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Deterministic vs. Stochastic Trend in U.S. GNP, Yet Again

  • Diebold
  • Senhadji

A sleepy consensus has emerged that U.S. GNP data are uninformative as to whether trend is better described as deterministic or stochastic. Although the distinction is not critical in some contexts, it is important for point forecasting, because the two models imply very different long-run dynamics and hence different long-run forecasts. We argue that, even for the famously recalcitrant GNP series, unit root tests over long spans can be informative. Our results make clear that uncritical repetition of the `we don't know, and we don't care' mantra is just as scientifically irresponsible as blind adoption of the view that `all macroeconomic series are difference-stationary,' or the view that `all macroeconomic series are trend-stationary.' There is simply no substitute for serious, case- by-case analysis.

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  1. Hall, Alastair R, 1994. "Testing for a Unit Root in Time Series with Pretest Data-Based Model Selection," Journal of Business & Economic Statistics, American Statistical Association, vol. 12(4), pages 461-70, October.
  2. Rudebusch, Glenn D, 1993. "The Uncertain Unit Root in Real GNP," American Economic Review, American Economic Association, vol. 83(1), pages 264-72, March.
  3. Elliott, Graham & Rothenberg, Thomas J & Stock, James H, 1996. "Efficient Tests for an Autoregressive Unit Root," Econometrica, Econometric Society, vol. 64(4), pages 813-36, July.
  4. Ng, S. & Perron, P., 1994. "Unit Root Tests ARMA Models with Data Dependent Methods for the Selection of the Truncation Lag," Cahiers de recherche 9423, Universite de Montreal, Departement de sciences economiques.
  5. Zelhorst, Dick & de Haan, Jakob, 1994. "The Nonstationarity of Aggregate Output: Some Additional International Evidence," Journal of Money, Credit and Banking, Blackwell Publishing, vol. 26(1), pages 23-33, February.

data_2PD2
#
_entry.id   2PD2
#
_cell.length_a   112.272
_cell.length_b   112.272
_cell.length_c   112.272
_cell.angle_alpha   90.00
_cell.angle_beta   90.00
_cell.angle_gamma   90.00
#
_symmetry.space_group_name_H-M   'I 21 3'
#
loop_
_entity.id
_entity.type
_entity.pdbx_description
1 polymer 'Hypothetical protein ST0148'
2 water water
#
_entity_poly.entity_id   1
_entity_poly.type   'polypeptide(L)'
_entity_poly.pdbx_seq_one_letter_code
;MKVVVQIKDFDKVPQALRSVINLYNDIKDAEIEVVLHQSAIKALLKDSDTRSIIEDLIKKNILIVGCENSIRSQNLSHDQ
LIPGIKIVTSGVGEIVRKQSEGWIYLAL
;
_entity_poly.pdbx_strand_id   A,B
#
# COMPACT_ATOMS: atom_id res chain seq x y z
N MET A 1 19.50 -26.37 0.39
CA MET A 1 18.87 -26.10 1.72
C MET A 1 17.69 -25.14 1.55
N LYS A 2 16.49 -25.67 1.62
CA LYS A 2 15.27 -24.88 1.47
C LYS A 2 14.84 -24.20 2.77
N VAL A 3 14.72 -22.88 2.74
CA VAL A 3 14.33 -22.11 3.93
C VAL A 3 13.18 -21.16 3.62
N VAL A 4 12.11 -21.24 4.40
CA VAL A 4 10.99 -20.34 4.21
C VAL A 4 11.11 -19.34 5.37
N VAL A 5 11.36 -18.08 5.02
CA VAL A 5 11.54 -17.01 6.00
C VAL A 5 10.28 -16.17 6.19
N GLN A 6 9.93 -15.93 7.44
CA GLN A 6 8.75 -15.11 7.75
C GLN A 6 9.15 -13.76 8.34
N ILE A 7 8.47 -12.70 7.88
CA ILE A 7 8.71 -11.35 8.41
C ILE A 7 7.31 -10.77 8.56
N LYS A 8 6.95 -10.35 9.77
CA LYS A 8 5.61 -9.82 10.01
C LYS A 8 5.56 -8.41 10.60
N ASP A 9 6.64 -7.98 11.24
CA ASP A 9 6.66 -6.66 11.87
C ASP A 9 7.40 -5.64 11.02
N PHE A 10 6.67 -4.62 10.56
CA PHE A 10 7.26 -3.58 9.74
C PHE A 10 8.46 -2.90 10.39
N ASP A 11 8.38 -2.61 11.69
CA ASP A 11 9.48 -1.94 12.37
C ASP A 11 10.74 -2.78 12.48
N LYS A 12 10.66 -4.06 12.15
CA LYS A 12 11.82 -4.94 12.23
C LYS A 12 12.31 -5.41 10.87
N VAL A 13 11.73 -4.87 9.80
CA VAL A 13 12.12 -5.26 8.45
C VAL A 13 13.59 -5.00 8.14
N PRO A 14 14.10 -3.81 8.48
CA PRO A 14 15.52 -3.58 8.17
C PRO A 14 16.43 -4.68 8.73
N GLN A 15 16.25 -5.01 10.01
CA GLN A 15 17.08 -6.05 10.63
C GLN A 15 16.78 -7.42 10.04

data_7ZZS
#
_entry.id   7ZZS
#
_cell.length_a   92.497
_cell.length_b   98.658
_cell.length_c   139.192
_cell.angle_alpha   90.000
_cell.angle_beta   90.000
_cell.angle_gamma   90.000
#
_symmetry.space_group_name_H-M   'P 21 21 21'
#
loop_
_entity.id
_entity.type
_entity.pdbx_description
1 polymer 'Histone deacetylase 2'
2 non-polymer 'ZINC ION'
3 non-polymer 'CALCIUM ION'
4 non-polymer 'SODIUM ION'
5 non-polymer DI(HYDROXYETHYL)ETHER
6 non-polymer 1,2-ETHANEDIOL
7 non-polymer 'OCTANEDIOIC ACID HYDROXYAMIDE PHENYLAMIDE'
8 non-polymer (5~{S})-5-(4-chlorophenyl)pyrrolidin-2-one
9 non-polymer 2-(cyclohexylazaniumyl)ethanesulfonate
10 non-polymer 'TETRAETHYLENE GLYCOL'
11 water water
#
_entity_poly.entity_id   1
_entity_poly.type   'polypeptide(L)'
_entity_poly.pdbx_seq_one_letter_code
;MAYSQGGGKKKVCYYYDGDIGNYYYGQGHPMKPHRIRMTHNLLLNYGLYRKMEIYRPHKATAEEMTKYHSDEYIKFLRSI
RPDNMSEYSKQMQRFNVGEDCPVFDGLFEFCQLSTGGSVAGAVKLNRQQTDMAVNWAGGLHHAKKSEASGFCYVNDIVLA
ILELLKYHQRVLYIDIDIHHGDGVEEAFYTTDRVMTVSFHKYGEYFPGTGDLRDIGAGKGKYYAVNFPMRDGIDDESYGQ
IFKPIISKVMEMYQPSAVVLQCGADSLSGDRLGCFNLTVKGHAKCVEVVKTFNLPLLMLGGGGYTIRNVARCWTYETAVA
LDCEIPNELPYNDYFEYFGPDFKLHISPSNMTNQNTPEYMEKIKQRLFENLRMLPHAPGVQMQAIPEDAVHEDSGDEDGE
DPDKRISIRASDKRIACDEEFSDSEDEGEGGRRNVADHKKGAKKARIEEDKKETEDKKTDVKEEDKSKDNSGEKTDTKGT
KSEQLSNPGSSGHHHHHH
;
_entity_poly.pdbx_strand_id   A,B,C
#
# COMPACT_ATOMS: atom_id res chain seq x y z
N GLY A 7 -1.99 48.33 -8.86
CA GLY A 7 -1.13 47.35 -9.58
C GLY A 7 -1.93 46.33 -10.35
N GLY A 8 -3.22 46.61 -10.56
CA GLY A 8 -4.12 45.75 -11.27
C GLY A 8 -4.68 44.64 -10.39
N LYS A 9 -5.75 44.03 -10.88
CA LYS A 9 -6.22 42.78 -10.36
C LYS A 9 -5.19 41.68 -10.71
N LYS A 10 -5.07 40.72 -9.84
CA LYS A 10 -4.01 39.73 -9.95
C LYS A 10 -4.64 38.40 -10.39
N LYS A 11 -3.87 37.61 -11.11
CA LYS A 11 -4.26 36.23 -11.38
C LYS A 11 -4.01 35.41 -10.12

6. Balke, Nathan S & Gordon, Robert J, 1989. "The Estimation of Prewar Gross National Product: Methodology and New Evidence," Journal of Political Economy, University of Chicago Press, vol. 97(1), pages 38-92, February.
  7. Stock, James H. & Watson, Mark W., 1986. "Does GNP have a unit root?," Economics Letters, Elsevier, vol. 22(2-3), pages 147-151.
  8. Perron, Pierre, 1989. "The Great Crash, the Oil Price Shock, and the Unit Root Hypothesis," Econometrica, Econometric Society, vol. 57(6), pages 1361-1401, November.
  9. Nelson, Charles R. & Plosser, Charles I., 1982. "Trends and random walks in macroeconmic time series : Some evidence and implications," Journal of Monetary Economics, Elsevier, vol. 10(2), pages 139-162.
  10. Meese, Richard & Geweke, John, 1984. "A Comparison of Autoregressive Univariate Forecasting Procedures for Macroeconomic Time Series," Journal of Business & Economic Statistics, American Statistical Association, vol. 2(3), pages 191-200, July.
  11. John Y. Campbell & Pierre Perron, 1991. "Pitfalls and Opportunities: What Macroeconomists Should Know About Unit Roots," NBER Chapters, in: NBER Macroeconomics Annual 1991, Volume 6, pages 141-220 National Bureau of Economic Research, Inc.
  12. Christiano, Lawrence J. & Eichenbaum, Martin, 1990. "Unit roots in real GNP: Do we know, and do we care?," Carnegie-Rochester Conference Series on Public Policy, Elsevier, vol. 32(1), pages 7-61, January.
  13. Dickey, David A & Fuller, Wayne A, 1981. "Likelihood Ratio Statistics for Autoregressive Time Series with a Unit Root," Econometrica, Econometric Society, vol. 49(4), pages 1057-72, June.
  14. DeJong, D.N. & Whiteman, C.H., 1991. "The Case for Trend-Stationarity is Stronger than we Thought," Working Papers 91-05, University of Iowa, Department of Economics.
  15. Graham Elliott, 1998. "On the Robustness of Cointegration Methods when Regressors Almost Have Unit Roots," Econometrica, Econometric Society, vol. 66(1), pages 149-158, January.
  16. Francis X. Diebold & Glenn D. Rudebusch, 1988. "Long memory and persistence in aggregate output," Finance and Economics Discussion Series 7, Board of Governors of the Federal Reserve System (U.S.).
  17. Stock, James H & Watson, Mark W, 1988. "Variable Trends in Economic Time Series," Journal of Economic Perspectives, American Economic Association, vol. 2(3), pages 147-74, Summer.
  18. Cochrane, John H, 1988. "How Big Is the Random Walk in GNP?," Journal of Political Economy, University of Chicago Press, vol. 96(5), pages 893-920, October.
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